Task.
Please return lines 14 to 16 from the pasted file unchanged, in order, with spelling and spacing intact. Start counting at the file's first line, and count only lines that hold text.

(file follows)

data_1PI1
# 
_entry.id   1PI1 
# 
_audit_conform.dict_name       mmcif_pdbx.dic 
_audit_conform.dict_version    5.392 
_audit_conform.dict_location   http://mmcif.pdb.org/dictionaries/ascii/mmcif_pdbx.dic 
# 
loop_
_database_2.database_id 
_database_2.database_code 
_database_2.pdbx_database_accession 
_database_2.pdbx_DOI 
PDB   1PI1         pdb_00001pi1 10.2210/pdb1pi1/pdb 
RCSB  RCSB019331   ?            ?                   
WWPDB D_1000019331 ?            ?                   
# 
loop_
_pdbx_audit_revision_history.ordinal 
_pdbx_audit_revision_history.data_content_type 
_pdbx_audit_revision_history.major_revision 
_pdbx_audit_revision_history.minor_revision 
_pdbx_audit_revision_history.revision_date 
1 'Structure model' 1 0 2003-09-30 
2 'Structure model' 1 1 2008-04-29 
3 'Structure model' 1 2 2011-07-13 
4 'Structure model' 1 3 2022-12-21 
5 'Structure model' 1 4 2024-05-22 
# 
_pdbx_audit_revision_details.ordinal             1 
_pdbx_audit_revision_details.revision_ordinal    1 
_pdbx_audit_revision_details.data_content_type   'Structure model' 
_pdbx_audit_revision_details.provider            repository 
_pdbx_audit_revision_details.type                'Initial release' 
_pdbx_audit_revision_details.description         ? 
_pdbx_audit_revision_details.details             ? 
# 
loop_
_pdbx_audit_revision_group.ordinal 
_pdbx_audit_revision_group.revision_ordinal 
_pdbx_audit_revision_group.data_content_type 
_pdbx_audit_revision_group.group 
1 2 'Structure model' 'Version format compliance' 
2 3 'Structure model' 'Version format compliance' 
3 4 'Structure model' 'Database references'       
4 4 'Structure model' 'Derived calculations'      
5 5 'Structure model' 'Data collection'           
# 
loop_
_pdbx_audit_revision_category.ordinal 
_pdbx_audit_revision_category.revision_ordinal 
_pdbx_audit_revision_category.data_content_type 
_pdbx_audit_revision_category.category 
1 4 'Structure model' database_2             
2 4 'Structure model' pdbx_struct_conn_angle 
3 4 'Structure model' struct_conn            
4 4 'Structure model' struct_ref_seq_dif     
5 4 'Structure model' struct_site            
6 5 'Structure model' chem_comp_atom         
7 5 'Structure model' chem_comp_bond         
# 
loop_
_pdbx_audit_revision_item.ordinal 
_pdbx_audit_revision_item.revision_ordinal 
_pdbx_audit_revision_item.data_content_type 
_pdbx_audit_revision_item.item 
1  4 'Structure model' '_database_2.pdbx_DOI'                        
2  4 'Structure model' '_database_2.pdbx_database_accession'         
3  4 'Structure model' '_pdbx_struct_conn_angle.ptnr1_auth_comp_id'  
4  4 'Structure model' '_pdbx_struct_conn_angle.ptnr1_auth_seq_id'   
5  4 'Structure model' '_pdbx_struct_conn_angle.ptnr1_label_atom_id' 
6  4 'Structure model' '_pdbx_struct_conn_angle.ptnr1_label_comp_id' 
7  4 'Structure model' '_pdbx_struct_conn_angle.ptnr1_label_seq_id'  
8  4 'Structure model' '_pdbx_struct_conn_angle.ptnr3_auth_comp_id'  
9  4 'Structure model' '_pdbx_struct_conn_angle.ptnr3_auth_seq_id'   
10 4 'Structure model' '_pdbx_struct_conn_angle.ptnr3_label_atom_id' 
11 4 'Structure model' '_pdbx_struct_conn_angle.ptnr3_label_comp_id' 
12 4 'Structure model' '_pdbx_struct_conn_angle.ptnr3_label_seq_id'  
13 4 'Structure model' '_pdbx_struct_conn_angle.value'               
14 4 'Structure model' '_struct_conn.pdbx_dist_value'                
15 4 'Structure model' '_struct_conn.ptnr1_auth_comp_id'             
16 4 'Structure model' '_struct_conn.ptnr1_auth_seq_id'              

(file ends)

PDB   1PI1         pdb_00001pi1 10.2210/pdb1pi1/pdb 
RCSB  RCSB019331   ?            ?                   
WWPDB D_1000019331 ?            ?                   